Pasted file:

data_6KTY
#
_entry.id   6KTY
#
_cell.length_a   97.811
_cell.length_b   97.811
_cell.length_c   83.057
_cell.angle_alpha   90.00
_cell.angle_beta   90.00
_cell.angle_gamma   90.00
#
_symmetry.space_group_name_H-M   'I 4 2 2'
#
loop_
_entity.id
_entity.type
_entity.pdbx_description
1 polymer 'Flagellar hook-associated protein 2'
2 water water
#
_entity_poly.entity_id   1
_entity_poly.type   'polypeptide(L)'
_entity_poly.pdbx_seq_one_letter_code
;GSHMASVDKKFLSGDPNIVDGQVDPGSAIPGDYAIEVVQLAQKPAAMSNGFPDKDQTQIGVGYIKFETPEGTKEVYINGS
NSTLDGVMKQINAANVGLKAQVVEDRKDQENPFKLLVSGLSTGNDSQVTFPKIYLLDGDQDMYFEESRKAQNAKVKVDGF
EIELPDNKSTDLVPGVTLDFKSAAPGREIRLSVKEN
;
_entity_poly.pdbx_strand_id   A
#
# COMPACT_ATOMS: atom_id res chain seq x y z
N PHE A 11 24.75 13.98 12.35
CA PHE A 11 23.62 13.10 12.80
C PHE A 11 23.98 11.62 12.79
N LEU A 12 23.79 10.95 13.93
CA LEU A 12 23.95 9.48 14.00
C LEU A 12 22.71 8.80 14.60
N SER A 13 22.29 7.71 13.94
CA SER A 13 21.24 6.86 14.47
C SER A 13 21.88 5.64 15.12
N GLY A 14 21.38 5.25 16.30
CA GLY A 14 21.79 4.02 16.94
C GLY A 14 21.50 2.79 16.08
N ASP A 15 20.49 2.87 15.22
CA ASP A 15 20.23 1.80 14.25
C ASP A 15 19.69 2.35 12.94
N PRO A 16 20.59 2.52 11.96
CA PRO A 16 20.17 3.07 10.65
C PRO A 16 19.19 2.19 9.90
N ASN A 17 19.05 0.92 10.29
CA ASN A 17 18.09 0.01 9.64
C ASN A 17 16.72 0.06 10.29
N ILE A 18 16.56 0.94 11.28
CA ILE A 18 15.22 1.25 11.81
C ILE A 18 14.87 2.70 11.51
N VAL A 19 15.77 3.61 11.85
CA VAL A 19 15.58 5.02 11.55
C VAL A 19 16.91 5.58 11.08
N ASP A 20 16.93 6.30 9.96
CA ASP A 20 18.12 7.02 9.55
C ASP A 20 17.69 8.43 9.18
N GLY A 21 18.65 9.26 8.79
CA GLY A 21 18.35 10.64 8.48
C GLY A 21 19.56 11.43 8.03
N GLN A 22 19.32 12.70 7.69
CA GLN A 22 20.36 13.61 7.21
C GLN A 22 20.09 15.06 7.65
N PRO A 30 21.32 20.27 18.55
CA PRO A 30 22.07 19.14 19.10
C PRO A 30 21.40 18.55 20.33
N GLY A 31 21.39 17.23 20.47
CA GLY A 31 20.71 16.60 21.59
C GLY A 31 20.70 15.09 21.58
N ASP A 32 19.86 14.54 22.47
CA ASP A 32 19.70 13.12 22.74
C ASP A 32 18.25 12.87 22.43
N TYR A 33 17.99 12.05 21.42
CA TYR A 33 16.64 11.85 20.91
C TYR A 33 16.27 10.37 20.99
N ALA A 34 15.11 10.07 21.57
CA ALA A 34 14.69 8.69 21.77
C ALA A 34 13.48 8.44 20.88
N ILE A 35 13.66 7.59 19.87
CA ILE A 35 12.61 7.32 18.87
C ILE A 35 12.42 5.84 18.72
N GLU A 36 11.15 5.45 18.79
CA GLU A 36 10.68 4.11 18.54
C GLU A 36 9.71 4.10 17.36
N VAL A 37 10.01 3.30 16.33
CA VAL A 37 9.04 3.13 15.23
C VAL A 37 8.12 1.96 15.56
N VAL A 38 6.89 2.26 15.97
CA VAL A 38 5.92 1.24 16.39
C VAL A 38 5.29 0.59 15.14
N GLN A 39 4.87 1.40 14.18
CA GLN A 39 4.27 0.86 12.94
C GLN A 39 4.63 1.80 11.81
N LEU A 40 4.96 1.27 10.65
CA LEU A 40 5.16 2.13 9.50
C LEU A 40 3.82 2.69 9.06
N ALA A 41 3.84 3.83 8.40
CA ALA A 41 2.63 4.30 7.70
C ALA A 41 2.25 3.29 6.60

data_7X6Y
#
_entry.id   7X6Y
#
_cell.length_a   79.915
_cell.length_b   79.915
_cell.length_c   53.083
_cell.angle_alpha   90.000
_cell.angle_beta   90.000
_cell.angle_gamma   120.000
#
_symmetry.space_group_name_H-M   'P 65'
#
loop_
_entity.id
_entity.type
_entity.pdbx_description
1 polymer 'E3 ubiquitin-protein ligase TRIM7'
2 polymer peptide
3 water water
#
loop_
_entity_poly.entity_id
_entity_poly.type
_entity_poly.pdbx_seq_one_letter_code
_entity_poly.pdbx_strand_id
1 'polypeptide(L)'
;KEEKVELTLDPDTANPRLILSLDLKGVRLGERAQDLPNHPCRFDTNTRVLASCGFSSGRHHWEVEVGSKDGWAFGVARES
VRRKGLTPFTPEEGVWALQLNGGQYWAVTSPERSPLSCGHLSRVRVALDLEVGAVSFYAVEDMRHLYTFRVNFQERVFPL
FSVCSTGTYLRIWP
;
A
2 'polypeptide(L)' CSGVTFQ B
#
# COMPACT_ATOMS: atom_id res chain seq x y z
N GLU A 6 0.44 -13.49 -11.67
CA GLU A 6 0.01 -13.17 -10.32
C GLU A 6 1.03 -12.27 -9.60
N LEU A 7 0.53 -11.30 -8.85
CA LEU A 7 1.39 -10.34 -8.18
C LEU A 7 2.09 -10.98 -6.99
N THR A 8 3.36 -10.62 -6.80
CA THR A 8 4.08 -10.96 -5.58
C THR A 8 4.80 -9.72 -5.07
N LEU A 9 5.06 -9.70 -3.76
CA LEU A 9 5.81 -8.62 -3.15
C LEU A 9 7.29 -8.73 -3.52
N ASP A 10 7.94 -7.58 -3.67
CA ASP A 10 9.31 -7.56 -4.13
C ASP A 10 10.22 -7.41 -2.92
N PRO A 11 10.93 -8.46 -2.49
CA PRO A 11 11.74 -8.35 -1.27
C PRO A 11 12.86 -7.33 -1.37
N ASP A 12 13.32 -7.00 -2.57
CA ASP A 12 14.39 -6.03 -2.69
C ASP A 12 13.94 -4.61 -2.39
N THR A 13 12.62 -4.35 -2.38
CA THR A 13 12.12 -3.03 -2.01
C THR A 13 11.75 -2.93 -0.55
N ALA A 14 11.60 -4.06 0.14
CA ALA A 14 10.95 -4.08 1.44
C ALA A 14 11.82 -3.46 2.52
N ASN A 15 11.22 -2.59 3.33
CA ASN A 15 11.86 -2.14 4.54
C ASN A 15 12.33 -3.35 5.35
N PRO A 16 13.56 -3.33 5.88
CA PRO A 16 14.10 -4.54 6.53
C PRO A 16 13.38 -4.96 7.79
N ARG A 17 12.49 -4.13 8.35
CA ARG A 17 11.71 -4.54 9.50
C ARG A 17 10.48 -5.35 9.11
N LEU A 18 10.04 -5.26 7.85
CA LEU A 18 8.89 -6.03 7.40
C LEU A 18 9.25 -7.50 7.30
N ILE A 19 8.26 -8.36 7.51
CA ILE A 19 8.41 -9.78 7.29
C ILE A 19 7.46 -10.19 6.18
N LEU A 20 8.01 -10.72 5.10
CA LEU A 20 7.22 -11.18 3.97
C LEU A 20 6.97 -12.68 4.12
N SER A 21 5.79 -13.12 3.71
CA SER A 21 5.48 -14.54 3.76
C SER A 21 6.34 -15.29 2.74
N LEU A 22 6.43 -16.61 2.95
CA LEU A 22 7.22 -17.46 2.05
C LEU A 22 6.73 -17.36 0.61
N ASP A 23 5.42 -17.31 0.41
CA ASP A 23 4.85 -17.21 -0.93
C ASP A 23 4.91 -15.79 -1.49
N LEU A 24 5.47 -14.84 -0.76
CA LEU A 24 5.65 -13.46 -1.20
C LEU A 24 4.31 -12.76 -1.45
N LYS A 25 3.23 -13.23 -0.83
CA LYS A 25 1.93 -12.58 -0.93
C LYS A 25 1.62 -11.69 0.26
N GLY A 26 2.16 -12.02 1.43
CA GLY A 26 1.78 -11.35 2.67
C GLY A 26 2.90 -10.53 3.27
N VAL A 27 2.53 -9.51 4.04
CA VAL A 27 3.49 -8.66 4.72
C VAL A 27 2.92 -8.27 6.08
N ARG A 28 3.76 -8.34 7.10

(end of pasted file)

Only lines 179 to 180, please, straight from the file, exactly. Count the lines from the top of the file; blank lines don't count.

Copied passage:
C ILE A 19 7.46 -10.19 6.18
N LEU A 20 8.01 -10.72 5.10